Vancouver
3 min

Know your friends

Many of us live under the Davie rainbow

Credit: Xtra West files

Ata Hosseinzaddah left Iran seven years ago with his wife and teenaged children with hopes for a better life in Vancouver. He was not a stranger to Western ways, having earned a Master’s degree in systems management from a US university in the 1970s. But he’d returned to Iran to raise a family.



Soon after arriving here, he partnered with a relative to buy the European Deli on Davie St from the previous owner, also an Iranian. Things went along pretty much without incident for a couple of years, with the entire family focussed on making the business a success, until a Vancouver Pride Society board member dropped by for a chat.



It was then that Ata learned that he’d located in the very heart of western Canada’s largest gay community. And he learned about the annual Pride Parade and celebration.



His reaction?



“I donated $300,” he remembers, a big smile on his face.



You read correctly. This Shiite Muslim donated $300 in cash to the VPS. And free pop. Not only that, he’s offered free food for celebrations held by his neighbour, Little Sister’s.



Let’s fast forward a half-dozen years.



It’s January of this year. The franchise owner of a nearby chain coffee shop drops by and asks Ata if he’s happy with the Davie Village Business Improvement Area, the umbrella group of local businesses. Ata immediately associates the BIA with the aluminum cart he sometimes sees cleaning up garbage and weeding around trees. He’d like to see more cleaning done in the village.



“No,” he tells the woman. He’s not happy with the BIA.



She tells him about a form letter against the BIA that’s circulating on the street. He signs it Jan 19 and sends it to city hall.



He now says he didn’t read it before signing. That he didn’t realize the letter took aim at the rainbow flags flying over Davie St, flags that are very close to the heart of the surrounding gay community and many of Ata’s own customers. He figures 20 percent of his customers are gay. As one of his regulars myself, I think his gaydar is, shall we say, underdeveloped-we’re closer to 40 percent of his customers.



Some six weeks later, Xtra West publishes the result of a freedom-of-information request filed with city hall. Readers see the list of businesses that sent in form letters criticizing the rainbow flags and the renewal of the gay-friendly BIA. The European Deli is on that list, along with seven other businesses in the 1200 block of Davie. An enterprising soul creates a poster listing the letter writers, hinting at homophobia. The poster is hung in public view in a few Davie Village businesses.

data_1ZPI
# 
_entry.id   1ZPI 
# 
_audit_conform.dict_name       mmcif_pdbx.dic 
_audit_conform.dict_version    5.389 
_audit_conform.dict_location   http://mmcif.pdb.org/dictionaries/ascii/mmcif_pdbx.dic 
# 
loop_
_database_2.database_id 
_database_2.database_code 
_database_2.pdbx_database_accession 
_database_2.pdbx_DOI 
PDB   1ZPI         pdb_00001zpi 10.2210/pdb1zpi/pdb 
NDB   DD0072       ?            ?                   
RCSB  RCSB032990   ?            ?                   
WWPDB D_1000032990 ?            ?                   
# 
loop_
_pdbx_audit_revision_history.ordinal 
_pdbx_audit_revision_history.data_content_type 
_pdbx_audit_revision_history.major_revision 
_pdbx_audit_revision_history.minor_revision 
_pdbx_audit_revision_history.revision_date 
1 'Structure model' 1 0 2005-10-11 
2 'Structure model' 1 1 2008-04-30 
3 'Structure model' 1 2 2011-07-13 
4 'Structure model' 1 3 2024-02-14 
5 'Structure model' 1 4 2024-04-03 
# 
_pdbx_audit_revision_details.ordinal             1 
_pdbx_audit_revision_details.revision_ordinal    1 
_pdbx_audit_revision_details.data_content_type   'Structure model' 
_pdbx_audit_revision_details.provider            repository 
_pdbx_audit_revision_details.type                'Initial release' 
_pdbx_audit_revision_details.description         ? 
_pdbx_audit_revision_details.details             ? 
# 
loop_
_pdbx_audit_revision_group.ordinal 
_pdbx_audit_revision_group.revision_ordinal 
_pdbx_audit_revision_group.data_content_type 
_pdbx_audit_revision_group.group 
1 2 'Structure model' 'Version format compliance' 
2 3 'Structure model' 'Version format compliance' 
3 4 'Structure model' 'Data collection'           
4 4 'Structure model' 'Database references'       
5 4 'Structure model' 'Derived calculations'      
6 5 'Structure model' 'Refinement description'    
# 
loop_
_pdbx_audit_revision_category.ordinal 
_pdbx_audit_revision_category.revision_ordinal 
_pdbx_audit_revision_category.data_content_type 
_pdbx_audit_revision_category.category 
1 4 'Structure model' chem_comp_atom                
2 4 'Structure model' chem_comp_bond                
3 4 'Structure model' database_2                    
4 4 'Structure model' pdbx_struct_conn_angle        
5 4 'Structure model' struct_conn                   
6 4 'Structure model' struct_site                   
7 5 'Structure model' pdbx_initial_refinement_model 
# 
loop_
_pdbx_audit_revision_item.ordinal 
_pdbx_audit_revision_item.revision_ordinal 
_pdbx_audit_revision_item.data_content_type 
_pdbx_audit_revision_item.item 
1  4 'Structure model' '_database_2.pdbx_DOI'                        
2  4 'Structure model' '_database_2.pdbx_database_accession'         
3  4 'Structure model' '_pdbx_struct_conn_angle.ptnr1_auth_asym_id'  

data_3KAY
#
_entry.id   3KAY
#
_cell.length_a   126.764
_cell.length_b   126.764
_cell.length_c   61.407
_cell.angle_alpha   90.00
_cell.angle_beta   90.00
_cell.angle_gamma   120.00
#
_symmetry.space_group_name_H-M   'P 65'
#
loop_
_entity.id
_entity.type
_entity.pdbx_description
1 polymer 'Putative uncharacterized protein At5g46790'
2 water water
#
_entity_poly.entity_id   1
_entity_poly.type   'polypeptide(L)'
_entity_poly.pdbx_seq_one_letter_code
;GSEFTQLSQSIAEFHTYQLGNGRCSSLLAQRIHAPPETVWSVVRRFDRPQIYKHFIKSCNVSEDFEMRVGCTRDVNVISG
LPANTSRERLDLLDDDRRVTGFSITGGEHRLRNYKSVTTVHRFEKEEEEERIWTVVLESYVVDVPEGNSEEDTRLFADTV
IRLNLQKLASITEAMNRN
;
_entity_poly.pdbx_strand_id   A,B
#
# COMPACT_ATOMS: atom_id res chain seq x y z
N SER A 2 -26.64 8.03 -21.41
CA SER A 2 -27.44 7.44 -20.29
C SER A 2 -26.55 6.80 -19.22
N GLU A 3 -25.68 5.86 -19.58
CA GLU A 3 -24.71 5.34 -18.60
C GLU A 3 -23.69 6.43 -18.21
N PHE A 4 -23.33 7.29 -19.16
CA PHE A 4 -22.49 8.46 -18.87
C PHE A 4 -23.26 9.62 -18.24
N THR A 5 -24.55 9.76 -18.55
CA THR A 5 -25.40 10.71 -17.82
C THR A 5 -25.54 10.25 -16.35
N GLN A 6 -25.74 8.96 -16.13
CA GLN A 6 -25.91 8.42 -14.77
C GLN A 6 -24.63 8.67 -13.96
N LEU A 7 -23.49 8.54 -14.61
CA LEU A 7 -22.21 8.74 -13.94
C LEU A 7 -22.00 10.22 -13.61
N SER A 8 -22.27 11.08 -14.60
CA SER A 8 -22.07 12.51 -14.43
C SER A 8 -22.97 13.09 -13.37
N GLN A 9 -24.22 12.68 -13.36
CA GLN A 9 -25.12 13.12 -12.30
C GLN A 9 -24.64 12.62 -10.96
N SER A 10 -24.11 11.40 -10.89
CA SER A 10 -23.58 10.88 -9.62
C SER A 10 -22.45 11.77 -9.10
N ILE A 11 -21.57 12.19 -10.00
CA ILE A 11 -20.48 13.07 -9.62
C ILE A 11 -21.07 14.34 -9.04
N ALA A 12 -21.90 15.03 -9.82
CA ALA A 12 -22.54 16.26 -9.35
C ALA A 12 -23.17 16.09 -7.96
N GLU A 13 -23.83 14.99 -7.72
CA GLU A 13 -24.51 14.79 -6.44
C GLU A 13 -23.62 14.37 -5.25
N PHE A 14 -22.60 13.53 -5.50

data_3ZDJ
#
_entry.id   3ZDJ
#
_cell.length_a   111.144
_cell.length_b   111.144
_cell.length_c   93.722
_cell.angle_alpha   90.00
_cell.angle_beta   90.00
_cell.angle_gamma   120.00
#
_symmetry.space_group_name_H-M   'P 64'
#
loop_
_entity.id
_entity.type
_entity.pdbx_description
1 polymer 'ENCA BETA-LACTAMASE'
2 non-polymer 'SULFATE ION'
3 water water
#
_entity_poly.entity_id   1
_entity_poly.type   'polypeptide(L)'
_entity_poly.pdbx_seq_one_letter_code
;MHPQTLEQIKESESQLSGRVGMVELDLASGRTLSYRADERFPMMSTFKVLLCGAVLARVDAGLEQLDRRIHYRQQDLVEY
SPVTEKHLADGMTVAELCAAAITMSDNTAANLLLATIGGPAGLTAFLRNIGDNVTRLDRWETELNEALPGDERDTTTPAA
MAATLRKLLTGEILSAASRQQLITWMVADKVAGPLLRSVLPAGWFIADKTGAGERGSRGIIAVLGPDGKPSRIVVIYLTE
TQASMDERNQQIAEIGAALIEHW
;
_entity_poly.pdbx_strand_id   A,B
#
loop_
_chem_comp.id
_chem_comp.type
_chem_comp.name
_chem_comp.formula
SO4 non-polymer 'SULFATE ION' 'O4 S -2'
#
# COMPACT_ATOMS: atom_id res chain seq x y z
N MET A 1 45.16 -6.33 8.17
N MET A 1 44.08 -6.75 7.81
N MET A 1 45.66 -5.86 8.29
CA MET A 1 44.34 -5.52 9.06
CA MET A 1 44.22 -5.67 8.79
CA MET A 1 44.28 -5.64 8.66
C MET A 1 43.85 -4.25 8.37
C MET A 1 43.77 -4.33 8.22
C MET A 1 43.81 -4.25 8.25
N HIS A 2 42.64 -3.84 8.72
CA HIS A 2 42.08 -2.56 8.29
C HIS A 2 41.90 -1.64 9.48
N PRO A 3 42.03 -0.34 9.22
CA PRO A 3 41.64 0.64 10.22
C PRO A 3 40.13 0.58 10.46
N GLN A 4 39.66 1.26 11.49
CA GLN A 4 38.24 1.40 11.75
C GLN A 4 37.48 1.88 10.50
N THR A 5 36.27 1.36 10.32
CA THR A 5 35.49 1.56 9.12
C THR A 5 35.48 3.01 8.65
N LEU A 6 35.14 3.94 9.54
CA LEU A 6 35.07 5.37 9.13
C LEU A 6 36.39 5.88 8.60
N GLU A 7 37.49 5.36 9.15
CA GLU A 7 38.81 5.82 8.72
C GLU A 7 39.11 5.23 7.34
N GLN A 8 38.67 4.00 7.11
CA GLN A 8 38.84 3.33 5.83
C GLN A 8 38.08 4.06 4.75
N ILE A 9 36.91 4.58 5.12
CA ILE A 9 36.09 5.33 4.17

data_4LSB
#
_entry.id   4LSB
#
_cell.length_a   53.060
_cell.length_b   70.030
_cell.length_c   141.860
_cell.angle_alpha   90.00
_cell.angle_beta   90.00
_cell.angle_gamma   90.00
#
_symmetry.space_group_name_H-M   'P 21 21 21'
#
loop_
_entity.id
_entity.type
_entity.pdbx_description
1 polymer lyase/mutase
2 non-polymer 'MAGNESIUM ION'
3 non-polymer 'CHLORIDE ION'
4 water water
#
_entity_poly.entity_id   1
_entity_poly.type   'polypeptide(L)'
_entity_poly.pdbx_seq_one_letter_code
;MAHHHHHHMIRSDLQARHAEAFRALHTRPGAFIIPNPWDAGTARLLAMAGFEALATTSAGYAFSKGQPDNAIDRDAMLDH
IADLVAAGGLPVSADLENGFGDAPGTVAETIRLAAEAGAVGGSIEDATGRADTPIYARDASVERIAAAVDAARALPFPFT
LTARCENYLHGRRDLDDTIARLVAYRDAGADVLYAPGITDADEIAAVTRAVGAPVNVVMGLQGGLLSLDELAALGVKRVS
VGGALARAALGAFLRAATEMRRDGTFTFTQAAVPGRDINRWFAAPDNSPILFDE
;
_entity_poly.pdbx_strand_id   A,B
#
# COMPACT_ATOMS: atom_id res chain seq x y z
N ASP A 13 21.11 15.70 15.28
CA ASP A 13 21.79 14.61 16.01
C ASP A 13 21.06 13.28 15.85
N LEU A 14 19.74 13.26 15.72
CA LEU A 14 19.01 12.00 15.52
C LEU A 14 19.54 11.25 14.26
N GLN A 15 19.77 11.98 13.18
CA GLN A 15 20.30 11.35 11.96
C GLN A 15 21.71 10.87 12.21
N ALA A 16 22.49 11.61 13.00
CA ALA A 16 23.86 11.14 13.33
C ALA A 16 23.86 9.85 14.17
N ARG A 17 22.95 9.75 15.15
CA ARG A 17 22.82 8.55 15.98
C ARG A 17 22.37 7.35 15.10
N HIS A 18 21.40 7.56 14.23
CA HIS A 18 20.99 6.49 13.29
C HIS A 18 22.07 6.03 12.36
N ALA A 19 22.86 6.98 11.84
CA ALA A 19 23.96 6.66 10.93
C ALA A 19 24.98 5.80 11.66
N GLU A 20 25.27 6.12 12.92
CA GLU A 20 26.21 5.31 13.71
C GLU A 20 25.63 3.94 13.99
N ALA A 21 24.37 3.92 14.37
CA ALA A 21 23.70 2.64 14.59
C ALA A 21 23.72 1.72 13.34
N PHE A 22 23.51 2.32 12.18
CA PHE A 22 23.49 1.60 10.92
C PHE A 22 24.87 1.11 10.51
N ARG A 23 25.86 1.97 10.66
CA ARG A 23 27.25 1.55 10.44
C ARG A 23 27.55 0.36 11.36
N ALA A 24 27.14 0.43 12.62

A regular customer drops in to chew Ata’s ear. “I’m not coming here anymore,” she reportedly says. “I’m shocked.”



So is Ata.



Today, he insists he never meant any insult to the gay community and wouldn’t have signed the petition if he’d read it and had realized it criticized the rainbow banners.



He’s learned a lesson, he says. Ata doesn’t think he’s lost many customers, but he’s really upset that people who’ve seen the poster might think he’s a bigot. That he doesn’t know where his store is located. That he doesn’t support the gay community.



“When I believe that every human being is the same and everyone should live in peace and harmony, why would I oppose the rainbow flag?” he asks.



I have no answer.



But I’m left pondering a few things. Like the meaning of the rainbow flag, its underlying cry for celebrating diversity.



Today, flying over Davie Village, it can only be interpreted as a celebration of the entire community-all sexualities, genders, races, religions, political beliefs and other cultures. As a sort of outreach from the gay community to others.



I fully respect that we, as individuals and as a community, need to protect that flag, ensure it continues to fly. And I respect that people cared enough to make a poster naming those who questioned the flag.



But I cannot help but think that we’d get further in the long run if we made people like Ata feel a part of our community rather than erroneously label him a homophobe and boycott his business.



Let’s save the boycotts for our real enemies. Ata’s a friend of our community. He’s also a person of colour and a member of a minority religion-he also lives under the rainbow of diversity.